Visual imagery to highlight content on this page

Examining Ebola

Ebola from CDC


Dr. Kristina Obom, director of Advanced Academic Programs’ Center for Biotechnology Kris Obom Education, teaches a course called Emerging Infectious Diseases at Johns Hopkins University's Montgomery County Campus. The maladies addressed range from diseases that have reappeared in altered genetic forms, such as the influenza virus and the West Nile virus, to the lethal hemorrhagic fever caused by the Ebola virus.

The Ebola outbreak is affecting countries  in Western Africa this year, and two Americans who were doing  medical missionary work in Africa were  transported to Emory University Hospital for treatment after contracting the disease.

Meanwhile, Mapp Biopharmaceutical, the company that developed an experimental serum against Ebola, is led by two JHU graduates, Larry Zeitlin and Kevin Whaley. In addition, two graduates of JHU’s Master’s in Biotechnology program worked with Zeitlin and Whaley on a research paper that describes the experimental treatment.

All of this should make for fascinating discussions in Obom’s Emerging Infectious Diseases course this fall. Hopkins Happenings asked Obom about the disease, her course and about the success of her graduates:

What is Ebola?

Ebola is the name of a virus that causes an acute hemorrhagic disease.  The virus is a member of the family Filoviridae, named for their long filament-like appearance in the electron microscope.  The first outbreak detected was in 1976 in Zaire (Democratic Republic of the Congo).  Since then there have been sporadic outbreaks in sub-Saharan Africa.  None of them were as large as the current outbreak.  It is thought that the natural reservoir of the virus is bats, and that monkeys become infected from the bats, and humans are infected from monkeys or bats.  What makes this virus particularly dangerous is that humans can transmit it through contact with body fluids.  The incubation period for the virus is 2 – 21 days and initial symptoms are flu-like.

Should Americans be scared, especially considering patients with Ebola have been brought to Emory University Hospital for treatment?

Americans in the US should not be scared.  Since transmission of this virus requires contact with body fluids, in order to be infected you have to be close to a very sick individual.  The virus is not spread through the air as flu is.  Also the facilities at Emory University are set up to handle this kind of infection containment. 

Tell us about your infectious diseases class. What topics do you discuss? What do you hope students learn from the course?

In Emerging Infectious Diseases we cover transmissible diseases that have arisen in the last 30 – 40 years, either because they have made a resurgence, such as Dengue; have taken on drug resistant characteristics, such as Malaria; or are newly arisen or recognized such as Ebola or avian influenza.  The goal for the course is for students to understand the biology, pathogenesis and epidemiology of the particular organism, determine the factors for emergence of the agent and understand aspects of the public health response including communication, surveillance and laboratory methods for identification.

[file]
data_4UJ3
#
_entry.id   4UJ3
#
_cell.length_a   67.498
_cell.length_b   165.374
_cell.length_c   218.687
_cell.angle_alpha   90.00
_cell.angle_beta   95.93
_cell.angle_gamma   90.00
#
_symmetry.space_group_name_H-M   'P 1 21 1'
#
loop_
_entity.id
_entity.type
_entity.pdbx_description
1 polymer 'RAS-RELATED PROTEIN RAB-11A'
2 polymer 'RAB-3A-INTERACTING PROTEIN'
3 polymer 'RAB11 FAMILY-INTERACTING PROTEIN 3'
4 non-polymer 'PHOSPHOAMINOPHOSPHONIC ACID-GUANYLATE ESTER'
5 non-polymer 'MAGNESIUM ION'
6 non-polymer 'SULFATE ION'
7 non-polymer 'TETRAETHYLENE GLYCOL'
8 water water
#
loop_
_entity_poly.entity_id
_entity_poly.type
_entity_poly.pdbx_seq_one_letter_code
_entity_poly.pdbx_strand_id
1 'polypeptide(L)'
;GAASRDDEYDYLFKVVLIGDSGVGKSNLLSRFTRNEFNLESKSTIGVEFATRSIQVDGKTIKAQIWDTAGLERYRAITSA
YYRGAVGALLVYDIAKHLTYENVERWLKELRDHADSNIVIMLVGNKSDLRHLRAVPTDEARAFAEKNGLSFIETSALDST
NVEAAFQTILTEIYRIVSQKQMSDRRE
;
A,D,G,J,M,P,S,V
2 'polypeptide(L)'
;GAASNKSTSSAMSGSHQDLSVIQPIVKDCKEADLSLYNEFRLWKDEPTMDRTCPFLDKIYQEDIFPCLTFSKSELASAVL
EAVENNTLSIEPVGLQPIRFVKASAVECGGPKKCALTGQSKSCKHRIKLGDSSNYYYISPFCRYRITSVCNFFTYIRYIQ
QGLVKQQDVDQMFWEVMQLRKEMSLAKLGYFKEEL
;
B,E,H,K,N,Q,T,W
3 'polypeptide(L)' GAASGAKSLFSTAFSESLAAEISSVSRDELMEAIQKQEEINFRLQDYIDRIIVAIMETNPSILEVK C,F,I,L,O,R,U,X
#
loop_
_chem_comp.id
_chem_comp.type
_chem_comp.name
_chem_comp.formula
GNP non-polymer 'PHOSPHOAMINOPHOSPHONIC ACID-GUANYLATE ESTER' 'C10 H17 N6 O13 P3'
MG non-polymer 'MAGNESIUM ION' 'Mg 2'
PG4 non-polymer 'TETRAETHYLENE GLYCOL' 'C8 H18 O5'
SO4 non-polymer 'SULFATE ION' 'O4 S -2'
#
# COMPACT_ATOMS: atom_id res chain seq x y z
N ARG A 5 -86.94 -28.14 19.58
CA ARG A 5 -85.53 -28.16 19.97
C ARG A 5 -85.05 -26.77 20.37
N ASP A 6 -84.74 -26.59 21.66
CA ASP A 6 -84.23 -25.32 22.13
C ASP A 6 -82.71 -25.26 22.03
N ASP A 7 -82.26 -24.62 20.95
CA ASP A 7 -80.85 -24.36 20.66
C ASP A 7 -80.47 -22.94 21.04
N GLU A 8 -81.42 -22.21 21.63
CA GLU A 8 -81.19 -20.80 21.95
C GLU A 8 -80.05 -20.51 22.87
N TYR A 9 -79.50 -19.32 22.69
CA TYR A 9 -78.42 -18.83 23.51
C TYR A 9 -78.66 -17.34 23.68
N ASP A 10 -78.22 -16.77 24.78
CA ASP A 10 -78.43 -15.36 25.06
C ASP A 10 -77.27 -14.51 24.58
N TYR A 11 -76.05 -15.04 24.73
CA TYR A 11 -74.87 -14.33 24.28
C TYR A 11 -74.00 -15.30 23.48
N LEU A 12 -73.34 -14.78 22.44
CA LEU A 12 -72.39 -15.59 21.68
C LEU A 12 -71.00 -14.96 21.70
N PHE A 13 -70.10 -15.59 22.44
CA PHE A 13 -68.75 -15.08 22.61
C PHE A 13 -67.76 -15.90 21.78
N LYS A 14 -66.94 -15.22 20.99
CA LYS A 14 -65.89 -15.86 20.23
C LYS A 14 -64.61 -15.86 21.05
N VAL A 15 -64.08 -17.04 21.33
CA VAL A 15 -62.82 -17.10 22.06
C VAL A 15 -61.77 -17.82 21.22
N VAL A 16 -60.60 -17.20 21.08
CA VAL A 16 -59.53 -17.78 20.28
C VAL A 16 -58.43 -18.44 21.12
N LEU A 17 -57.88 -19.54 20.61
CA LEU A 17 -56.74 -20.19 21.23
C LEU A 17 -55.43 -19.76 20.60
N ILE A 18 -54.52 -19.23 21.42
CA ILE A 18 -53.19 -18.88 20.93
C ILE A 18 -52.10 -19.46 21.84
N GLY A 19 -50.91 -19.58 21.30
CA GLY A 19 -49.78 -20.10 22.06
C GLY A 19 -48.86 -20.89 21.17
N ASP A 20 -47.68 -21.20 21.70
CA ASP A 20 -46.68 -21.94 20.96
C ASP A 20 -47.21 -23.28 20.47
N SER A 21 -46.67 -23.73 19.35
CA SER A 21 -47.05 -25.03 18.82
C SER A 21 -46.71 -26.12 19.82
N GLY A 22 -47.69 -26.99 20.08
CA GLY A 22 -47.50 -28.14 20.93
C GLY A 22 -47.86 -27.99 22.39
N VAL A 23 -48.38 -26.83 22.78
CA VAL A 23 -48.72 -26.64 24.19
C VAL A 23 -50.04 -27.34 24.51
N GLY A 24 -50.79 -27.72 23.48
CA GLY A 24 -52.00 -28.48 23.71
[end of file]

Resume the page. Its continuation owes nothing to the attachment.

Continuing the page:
How are you going to approach the topic of Ebola this fall in your class?

Every time I teach this class there is some new outbreak so we will start the class with a focus on the current Ebola outbreak. There are several aspects to consider. First we will consider the virus and its pathogenesis.  The mortality rate for this outbreak is lower than for other large outbreaks of  Ebola.  Is that a function of the virus’ pathogenicity, reporting or better treatment?  How are people being treated?  We will look very closely at all aspects of the public health response.  Finally we will look at the new treatment and the upcoming vaccine trials

At least two Master’s in Biotechnology graduates are authors of the paper that describes the experimental treatment that was given to the two missionaries. Can you elaborate?

I would be delighted to elaborate.  Two of our former students working for different organizations contributed to the development, production and testing of monoclonal antibodies that were given to the missionaries.  The paper reporting on the success of this treatment in monkeys was a collaboration between U.S. Army Medical Research Institute of Infectious Diseases, Mapp Biopharmaceutical and Kentucky Bioprocessing.  Our graduates were working at USAMRIID and Kentucky Bioprocessing. 

Anything else you would like to add?

For people who are interested in finding out more about Ebola virus, the CDC website provides some great information




CATEGORY: Academics